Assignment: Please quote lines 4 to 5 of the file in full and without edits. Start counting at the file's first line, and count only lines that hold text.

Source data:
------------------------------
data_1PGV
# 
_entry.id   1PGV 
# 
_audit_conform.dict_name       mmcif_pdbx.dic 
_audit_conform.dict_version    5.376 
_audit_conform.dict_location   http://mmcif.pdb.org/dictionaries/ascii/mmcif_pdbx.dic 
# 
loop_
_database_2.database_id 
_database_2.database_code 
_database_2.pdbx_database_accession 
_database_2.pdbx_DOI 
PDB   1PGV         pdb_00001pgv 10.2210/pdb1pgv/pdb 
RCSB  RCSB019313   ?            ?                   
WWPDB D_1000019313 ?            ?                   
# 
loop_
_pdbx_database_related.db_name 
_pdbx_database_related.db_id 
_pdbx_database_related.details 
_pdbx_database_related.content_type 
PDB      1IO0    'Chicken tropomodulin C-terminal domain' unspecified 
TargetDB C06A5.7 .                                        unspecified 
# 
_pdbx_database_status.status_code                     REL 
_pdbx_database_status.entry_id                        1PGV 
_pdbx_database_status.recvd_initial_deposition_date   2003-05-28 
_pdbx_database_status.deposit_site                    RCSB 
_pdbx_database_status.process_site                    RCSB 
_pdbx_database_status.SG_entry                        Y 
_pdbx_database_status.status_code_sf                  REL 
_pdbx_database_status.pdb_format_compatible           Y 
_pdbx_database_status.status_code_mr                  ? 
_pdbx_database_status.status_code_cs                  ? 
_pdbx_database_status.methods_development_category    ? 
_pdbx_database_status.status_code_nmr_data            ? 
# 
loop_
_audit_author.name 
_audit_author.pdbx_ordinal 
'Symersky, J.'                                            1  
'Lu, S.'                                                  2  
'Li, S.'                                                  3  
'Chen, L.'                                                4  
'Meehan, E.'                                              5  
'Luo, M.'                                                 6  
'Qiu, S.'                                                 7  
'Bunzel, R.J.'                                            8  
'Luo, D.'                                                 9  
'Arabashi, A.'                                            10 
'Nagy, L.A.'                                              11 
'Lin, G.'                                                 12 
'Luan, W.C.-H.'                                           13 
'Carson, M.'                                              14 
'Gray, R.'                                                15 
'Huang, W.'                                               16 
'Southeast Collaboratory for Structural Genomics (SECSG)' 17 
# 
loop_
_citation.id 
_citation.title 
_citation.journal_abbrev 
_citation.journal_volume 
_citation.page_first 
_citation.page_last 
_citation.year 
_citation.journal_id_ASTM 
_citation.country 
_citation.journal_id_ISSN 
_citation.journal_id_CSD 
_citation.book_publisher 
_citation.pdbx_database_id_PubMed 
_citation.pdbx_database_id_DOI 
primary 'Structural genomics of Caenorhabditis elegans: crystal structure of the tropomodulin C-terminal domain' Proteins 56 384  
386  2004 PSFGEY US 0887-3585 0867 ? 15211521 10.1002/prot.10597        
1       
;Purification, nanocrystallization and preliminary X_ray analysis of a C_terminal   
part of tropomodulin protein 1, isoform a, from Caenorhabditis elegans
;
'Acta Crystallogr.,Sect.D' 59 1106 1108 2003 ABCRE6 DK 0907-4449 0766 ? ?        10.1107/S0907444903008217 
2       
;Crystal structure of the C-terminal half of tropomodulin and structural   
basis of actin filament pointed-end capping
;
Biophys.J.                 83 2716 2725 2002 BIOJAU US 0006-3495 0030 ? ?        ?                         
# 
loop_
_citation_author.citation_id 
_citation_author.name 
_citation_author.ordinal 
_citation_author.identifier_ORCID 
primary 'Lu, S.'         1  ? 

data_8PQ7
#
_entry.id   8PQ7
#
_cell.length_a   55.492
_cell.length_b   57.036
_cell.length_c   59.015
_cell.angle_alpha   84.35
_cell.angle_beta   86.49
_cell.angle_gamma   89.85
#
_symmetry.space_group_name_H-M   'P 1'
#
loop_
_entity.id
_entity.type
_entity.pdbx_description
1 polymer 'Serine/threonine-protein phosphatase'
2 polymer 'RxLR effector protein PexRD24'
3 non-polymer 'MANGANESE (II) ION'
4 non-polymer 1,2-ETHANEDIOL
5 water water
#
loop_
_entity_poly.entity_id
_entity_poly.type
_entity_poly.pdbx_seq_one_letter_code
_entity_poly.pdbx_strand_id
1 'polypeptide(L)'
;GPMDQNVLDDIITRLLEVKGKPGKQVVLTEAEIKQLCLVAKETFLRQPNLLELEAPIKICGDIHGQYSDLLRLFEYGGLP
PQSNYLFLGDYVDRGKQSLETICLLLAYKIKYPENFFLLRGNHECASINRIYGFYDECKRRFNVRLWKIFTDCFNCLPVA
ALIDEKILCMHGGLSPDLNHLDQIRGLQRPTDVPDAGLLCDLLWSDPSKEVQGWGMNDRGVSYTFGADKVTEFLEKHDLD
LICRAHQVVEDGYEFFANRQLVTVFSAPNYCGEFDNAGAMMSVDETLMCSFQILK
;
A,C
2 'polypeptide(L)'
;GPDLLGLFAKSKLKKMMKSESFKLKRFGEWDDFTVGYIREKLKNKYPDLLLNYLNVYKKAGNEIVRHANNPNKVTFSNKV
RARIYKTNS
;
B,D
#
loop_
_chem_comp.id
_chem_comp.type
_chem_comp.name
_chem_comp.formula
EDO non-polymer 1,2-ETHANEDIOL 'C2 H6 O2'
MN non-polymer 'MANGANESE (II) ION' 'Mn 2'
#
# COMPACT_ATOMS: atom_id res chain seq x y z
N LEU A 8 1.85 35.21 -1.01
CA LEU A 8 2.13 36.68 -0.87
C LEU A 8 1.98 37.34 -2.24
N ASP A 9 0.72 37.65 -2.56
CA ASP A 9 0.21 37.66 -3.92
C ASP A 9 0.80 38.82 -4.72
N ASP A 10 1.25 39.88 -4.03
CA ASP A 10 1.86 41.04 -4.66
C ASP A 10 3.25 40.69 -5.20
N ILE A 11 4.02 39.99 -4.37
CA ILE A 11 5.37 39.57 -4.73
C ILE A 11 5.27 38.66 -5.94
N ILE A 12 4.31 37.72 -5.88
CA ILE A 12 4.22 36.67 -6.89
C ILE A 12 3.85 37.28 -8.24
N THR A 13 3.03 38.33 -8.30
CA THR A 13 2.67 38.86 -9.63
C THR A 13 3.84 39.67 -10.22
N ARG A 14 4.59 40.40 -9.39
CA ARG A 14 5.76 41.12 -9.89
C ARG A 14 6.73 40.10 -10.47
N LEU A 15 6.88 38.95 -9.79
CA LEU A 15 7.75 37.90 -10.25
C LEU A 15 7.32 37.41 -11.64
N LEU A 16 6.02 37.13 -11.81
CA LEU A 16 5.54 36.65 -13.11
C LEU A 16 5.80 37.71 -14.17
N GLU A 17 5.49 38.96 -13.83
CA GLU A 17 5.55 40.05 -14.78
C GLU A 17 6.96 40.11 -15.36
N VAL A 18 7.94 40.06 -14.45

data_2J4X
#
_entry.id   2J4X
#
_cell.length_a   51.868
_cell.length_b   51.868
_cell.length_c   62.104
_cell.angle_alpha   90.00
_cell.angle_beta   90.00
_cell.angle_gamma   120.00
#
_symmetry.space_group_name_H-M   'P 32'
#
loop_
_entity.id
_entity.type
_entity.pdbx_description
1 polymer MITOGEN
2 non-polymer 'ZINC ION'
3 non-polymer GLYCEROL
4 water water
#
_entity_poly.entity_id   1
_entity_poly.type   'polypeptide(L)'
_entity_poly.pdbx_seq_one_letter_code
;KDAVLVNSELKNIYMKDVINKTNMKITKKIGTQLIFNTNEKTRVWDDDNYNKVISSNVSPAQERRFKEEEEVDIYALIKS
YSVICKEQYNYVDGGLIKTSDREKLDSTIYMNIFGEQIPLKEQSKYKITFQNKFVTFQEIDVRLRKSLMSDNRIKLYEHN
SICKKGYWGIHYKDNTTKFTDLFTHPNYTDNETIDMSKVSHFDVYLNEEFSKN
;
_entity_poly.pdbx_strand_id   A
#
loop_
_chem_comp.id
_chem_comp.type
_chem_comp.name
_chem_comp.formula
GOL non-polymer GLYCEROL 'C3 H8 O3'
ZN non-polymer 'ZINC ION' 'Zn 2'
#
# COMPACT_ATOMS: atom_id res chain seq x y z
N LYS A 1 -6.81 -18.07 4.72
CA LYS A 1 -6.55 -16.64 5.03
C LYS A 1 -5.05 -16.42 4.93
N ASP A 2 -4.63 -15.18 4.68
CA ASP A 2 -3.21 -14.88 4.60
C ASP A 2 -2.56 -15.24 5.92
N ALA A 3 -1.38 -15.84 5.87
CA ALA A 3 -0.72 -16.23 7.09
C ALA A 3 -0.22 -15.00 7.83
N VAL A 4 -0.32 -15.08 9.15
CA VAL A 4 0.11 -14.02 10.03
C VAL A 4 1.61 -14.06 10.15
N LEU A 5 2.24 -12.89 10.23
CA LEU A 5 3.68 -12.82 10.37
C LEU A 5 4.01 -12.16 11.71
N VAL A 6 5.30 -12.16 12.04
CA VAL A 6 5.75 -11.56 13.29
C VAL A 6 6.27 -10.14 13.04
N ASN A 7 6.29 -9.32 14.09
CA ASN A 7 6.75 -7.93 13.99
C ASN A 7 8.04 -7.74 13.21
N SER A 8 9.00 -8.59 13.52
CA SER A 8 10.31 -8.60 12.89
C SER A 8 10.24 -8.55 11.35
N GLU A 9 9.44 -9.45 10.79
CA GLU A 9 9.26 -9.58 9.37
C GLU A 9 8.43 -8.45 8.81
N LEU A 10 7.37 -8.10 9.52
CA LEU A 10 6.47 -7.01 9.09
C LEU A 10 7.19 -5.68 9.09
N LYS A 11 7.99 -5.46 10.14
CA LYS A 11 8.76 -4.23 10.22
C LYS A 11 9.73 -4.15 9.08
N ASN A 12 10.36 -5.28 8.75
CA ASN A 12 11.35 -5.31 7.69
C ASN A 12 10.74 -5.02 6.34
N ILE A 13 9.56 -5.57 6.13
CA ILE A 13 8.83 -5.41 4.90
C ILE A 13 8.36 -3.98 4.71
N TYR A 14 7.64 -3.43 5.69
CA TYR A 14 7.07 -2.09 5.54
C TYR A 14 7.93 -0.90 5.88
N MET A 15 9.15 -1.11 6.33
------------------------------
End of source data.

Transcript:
# 
_audit_conform.dict_name       mmcif_pdbx.dic 